So far, I’ve found his instructions clear and simple to follow and the end results very successful with an authentic Greek flavour. Here are my versions of tzatziki and skordalia, perfect for eating outdoors to accompany barbecued meat, fish or vegetables during out last few days of precious Indian summer…
Recipe for Tzatziki
Adapted from a recipe in George Moudiotis’ “Traditional Greek Cooking”.
Serves 8 as part of a mezze selection. The inclusion of dill gives the dish authenticity but you can use mint if you prefer.
1 large cucumber
1 clove of garlic, crushed
3 tablespoons extra virgin olive oil
1/2 tablespoon white wine vinegar
2 tablespoons of chopped fresh dill or mint
salt and freshly ground black pepper
500g tub of full fat Greek yoghurt – I like Total, imported from Greece
Extra chopped herbs, a drizzle of olive oil and a few shiny black Kalamata olives to garnish
Peel the cucumber, cut it in half lengthways and scoop out the seeds with a teaspoon. Cut the cucumber into small dice (3-4mm) and place them in a sieve. Leave them to drain over a small bowl for 30 minutes.
Mix the drained cucumber with the garlic, oil, vinegar, chopped dill or mint and salt and pepper. Mix in the tub of Greek yoghurt, cover and chill in the fridge for an hour or so to allow the flavours to meld.
Spoon into a serving dish, drizzle with olive oil and sprinkle with extra chopped herbs and scatter over the olives.
Recipe for Skordalia
Adapted from a recipe in George Moudiotis’ “Traditional Greek Cooking”. This is the Greek island variant which adds mashed potatoes to the basic bread, garlic and oil mixture.
Makes 1/2 pint so serves 8 as part of a meze selection, or add a little stock and use as a thick sauce to accompany grilled fish, meat or vegetables.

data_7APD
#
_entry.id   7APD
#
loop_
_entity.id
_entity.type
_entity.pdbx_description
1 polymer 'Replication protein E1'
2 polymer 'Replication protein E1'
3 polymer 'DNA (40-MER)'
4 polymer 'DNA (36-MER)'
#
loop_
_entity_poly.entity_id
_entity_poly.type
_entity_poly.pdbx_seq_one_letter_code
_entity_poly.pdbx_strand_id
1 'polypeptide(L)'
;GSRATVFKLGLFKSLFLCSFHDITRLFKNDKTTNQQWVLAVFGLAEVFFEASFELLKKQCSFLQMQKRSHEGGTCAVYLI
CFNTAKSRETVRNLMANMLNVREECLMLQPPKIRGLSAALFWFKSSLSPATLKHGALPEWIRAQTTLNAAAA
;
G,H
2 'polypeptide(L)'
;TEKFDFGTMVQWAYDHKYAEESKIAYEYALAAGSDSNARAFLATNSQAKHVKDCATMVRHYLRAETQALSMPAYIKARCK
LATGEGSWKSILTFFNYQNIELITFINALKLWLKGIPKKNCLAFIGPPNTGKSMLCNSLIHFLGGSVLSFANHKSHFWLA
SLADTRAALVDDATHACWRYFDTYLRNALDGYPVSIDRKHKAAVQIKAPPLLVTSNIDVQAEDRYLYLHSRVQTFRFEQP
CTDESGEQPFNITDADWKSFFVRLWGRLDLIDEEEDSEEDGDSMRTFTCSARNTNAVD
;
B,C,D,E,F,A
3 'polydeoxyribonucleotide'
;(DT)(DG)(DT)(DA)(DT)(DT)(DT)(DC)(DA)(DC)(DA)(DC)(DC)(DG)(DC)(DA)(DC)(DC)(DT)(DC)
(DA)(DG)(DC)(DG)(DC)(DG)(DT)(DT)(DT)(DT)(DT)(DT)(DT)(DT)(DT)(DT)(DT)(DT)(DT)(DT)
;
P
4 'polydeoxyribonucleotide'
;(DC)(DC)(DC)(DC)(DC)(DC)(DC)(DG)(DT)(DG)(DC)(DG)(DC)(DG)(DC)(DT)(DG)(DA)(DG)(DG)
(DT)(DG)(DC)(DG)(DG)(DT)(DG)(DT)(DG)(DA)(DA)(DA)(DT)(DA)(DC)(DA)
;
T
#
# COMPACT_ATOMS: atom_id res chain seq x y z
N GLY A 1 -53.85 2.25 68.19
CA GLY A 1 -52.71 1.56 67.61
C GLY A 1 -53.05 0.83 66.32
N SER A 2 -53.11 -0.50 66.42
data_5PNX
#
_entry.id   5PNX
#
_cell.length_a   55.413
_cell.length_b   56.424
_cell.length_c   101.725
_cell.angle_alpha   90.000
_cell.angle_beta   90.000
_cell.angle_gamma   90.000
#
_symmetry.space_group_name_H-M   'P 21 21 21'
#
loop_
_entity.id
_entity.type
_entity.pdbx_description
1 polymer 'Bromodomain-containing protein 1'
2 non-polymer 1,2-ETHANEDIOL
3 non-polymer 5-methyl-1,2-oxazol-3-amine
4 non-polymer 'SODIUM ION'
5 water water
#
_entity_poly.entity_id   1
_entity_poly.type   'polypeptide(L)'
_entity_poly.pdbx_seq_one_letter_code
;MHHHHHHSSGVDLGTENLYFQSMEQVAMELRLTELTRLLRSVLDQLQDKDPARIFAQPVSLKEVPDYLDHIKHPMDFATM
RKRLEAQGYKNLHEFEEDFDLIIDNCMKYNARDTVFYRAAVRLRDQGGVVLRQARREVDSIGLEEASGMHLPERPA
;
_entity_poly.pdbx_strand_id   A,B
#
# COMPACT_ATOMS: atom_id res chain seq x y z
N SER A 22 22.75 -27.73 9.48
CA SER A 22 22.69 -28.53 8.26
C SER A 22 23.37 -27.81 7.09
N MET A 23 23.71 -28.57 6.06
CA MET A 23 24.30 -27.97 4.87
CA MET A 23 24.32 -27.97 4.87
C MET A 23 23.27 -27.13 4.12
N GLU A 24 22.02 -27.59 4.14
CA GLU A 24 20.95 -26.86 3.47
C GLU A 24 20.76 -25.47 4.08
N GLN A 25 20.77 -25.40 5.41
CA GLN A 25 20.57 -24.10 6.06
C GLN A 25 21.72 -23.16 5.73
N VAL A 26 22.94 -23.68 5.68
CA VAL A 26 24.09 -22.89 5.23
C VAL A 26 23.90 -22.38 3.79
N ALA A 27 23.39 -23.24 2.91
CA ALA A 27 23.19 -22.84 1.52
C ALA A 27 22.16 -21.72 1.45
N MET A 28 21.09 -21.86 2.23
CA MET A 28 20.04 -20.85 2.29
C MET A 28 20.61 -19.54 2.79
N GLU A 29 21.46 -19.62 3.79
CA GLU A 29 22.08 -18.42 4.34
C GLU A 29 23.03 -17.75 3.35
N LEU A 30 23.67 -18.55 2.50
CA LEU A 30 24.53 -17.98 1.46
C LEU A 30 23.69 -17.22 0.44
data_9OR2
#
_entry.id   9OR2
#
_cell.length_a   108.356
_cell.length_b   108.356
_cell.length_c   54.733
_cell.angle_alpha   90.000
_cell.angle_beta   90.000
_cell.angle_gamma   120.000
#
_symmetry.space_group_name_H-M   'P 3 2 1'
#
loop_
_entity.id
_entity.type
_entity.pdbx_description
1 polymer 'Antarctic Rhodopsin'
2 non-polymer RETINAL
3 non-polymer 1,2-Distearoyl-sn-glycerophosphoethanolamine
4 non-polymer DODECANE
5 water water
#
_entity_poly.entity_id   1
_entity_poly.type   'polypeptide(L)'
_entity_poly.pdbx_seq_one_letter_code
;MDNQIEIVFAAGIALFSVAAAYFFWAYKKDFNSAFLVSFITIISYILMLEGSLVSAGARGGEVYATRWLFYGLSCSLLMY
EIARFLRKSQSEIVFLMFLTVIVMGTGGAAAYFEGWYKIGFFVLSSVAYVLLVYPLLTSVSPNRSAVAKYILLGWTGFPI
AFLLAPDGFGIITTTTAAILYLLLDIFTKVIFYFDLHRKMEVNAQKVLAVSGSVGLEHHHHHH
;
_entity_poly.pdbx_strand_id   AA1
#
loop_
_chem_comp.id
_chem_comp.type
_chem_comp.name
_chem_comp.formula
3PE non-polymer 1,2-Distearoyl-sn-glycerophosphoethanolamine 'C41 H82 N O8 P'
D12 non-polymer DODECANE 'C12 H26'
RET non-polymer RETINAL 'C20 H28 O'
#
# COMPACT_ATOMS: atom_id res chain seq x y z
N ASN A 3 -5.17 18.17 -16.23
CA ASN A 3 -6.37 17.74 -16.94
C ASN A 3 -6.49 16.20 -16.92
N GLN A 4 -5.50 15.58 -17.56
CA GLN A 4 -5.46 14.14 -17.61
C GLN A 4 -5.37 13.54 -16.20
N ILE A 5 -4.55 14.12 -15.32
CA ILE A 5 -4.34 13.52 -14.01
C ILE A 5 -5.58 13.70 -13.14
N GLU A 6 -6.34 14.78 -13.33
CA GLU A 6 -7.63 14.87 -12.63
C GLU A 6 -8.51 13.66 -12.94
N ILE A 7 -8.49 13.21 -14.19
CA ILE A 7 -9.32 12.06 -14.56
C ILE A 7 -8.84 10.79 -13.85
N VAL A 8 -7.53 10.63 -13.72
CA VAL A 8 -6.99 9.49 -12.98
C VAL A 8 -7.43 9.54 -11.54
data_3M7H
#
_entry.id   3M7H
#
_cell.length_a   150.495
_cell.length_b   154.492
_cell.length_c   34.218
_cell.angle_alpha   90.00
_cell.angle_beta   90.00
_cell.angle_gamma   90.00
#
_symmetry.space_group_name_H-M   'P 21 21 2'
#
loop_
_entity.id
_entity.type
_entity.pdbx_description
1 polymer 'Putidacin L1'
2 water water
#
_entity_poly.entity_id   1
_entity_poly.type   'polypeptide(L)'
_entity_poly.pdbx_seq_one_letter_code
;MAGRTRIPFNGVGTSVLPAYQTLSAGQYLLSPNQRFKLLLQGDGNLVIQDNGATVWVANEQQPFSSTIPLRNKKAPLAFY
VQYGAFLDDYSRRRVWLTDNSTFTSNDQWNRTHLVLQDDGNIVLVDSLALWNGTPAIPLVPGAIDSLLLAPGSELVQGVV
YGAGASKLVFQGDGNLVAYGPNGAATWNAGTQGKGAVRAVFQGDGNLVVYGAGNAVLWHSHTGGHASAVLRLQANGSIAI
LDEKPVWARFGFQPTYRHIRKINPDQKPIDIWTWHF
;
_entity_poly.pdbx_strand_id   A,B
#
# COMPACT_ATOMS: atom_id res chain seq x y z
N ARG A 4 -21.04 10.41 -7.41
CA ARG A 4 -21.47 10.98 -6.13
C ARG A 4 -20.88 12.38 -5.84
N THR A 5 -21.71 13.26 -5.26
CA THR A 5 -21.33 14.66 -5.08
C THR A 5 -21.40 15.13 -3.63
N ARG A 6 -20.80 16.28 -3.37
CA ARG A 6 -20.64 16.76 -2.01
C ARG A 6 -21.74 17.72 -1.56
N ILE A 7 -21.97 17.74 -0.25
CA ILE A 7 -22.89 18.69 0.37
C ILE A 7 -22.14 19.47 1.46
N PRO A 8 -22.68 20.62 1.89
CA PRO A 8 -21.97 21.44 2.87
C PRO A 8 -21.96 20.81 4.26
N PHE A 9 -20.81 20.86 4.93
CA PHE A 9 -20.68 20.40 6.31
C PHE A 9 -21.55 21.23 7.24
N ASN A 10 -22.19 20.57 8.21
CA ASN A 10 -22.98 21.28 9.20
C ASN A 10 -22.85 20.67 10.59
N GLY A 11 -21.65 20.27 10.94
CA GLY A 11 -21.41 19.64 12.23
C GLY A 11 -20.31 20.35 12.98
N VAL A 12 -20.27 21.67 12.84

3 cloves of garlic
2 tablespoons white wine vinegar for soaking the garlic
a further tablespoon white wine vinegar
Salt and freshly ground white pepper
3 thickish slices day-old white bread, crusts removed
3 medium waxy potatoes, boiled in their skins and left to cool then peeled and put through a food mill or potato ricer
Soak the peeled garlic cloves in the wine vinegar overnight. Reserve the wine vinegar for another salad dressing or discard. Roughl crush the garlic with the salt in a pestle and mortar then tip the crushed garlic into the bowl of a food processor.
Soak the bread in water briefly, then squeeze dry with your hands and add to the processor bowl. Pulse quickly to mix then add the vinegar, salt and pepper and a little of the olive oil. Pulse again. Add the mashed potato and a little more olive oil. Pulse again. Continue adding the olive oil little by little, pulsing as you go, until it is all incorporated. Be careful not to overblend otherwise the texture of the Skordalia will be too sticky and gloopy.
Taste and adjust seasoning adding more salt, pepper, vinegar and oil as required.